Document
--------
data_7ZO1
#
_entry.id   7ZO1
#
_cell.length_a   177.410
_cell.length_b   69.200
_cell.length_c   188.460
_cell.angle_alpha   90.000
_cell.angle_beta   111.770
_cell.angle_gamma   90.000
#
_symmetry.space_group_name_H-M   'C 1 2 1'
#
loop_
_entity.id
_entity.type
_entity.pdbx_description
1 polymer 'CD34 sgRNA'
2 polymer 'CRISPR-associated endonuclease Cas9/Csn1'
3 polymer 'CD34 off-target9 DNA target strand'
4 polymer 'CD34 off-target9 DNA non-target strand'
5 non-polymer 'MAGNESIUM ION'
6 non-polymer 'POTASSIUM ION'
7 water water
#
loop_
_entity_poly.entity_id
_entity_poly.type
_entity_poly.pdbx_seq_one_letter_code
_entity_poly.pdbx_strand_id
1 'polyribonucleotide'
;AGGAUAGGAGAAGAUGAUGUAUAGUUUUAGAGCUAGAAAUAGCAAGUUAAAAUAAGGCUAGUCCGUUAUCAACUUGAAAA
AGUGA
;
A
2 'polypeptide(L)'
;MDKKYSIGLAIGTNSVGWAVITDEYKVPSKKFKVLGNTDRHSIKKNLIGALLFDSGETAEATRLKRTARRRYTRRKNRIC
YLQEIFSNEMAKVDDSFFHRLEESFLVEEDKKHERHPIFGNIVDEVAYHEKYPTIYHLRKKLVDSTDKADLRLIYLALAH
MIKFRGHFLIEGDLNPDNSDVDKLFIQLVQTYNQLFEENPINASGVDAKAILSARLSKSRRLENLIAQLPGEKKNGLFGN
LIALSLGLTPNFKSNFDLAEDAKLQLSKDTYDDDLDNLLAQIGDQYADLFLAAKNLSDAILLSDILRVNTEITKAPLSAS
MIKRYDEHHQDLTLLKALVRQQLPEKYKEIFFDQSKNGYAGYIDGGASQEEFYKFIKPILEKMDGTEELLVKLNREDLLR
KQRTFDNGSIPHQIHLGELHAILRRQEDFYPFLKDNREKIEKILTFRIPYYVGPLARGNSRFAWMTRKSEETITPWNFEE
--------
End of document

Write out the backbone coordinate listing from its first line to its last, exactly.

data_7ZO1
#
_entry.id   7ZO1
#
_cell.length_a   177.410
_cell.length_b   69.200
_cell.length_c   188.460
_cell.angle_alpha   90.000
_cell.angle_beta   111.770
_cell.angle_gamma   90.000
#
_symmetry.space_group_name_H-M   'C 1 2 1'
#
loop_
_entity.id
_entity.type
_entity.pdbx_description
1 polymer 'CD34 sgRNA'
2 polymer 'CRISPR-associated endonuclease Cas9/Csn1'
3 polymer 'CD34 off-target9 DNA target strand'
4 polymer 'CD34 off-target9 DNA non-target strand'
5 non-polymer 'MAGNESIUM ION'
6 non-polymer 'POTASSIUM ION'
7 water water
#
loop_
_entity_poly.entity_id
_entity_poly.type
_entity_poly.pdbx_seq_one_letter_code
_entity_poly.pdbx_strand_id
1 'polyribonucleotide'
;AGGAUAGGAGAAGAUGAUGUAUAGUUUUAGAGCUAGAAAUAGCAAGUUAAAAUAAGGCUAGUCCGUUAUCAACUUGAAAA
AGUGA
;
A
2 'polypeptide(L)'
;MDKKYSIGLAIGTNSVGWAVITDEYKVPSKKFKVLGNTDRHSIKKNLIGALLFDSGETAEATRLKRTARRRYTRRKNRIC
YLQEIFSNEMAKVDDSFFHRLEESFLVEEDKKHERHPIFGNIVDEVAYHEKYPTIYHLRKKLVDSTDKADLRLIYLALAH
MIKFRGHFLIEGDLNPDNSDVDKLFIQLVQTYNQLFEENPINASGVDAKAILSARLSKSRRLENLIAQLPGEKKNGLFGN
LIALSLGLTPNFKSNFDLAEDAKLQLSKDTYDDDLDNLLAQIGDQYADLFLAAKNLSDAILLSDILRVNTEITKAPLSAS
MIKRYDEHHQDLTLLKALVRQQLPEKYKEIFFDQSKNGYAGYIDGGASQEEFYKFIKPILEKMDGTEELLVKLNREDLLR
KQRTFDNGSIPHQIHLGELHAILRRQEDFYPFLKDNREKIEKILTFRIPYYVGPLARGNSRFAWMTRKSEETITPWNFEE